The Alberta Health Ministry “respects Dr Hodkinson’s credentials as a physician but disagrees with his assessment of Covid-19 and is not taking advice from him in regard to the government’s response to the pandemic,” Steve Buick, a spokesman for the Minister of Health, told AFP in an email.
He added that the Minister and government “continue to rely on the advice of Dr Deena Hinshaw, Chief Medical Officer of Health.”
Alberta Health Services, the provincial health care system, tweeted that Hodkinson “has no formal affiliation” with the health authorities and urged people to follow provincial guidelines instead.
The Alberta Medical Association tweeted that “the Alberta Section of Laboratory Physicians does not share any of the views of the individual in question,” who is a pathologist. The group added that it “endorses the use of masks, hand washing and physical distancing along with all other public health measures to prevent the spread of Covid-19.”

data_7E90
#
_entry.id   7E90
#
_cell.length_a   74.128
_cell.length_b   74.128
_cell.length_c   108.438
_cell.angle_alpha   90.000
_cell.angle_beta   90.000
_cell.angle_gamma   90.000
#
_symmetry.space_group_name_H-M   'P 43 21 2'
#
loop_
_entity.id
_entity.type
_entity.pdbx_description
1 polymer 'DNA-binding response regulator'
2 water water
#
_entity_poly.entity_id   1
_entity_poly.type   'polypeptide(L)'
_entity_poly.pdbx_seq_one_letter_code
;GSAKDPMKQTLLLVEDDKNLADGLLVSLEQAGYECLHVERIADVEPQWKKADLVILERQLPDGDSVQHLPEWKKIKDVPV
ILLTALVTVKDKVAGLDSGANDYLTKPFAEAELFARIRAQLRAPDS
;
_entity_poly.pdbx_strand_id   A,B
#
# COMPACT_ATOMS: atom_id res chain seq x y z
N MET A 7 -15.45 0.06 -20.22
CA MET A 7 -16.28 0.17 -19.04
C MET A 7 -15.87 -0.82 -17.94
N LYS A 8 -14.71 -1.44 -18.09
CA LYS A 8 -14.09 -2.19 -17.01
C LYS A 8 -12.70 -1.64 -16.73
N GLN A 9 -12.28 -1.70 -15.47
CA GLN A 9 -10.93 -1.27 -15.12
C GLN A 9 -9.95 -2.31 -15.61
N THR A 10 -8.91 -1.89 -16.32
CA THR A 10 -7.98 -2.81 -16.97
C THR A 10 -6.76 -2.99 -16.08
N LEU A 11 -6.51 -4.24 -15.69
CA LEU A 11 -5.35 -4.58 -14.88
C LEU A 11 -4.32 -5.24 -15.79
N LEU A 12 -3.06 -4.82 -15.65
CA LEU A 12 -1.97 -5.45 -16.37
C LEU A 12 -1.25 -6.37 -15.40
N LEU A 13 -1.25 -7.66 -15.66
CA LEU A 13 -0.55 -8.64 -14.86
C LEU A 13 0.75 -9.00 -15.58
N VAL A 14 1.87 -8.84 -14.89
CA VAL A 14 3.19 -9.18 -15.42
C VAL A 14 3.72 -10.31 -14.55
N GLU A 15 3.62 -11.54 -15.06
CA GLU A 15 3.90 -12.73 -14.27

The Royal College, where Hodkinson was certified, also distanced itself from the statements of Hodkinson.
“The Royal College strongly supports all public health advice given by the Chief Public Health Officer of Canada, including recommendations to practice physical distancing and to wear masks to help prevent Covid-19 transmission,” it said in a statement.
Hodkinson said City Council was “being led down the garden path” by Hinshaw and called for the province to be reopened “tomorrow.”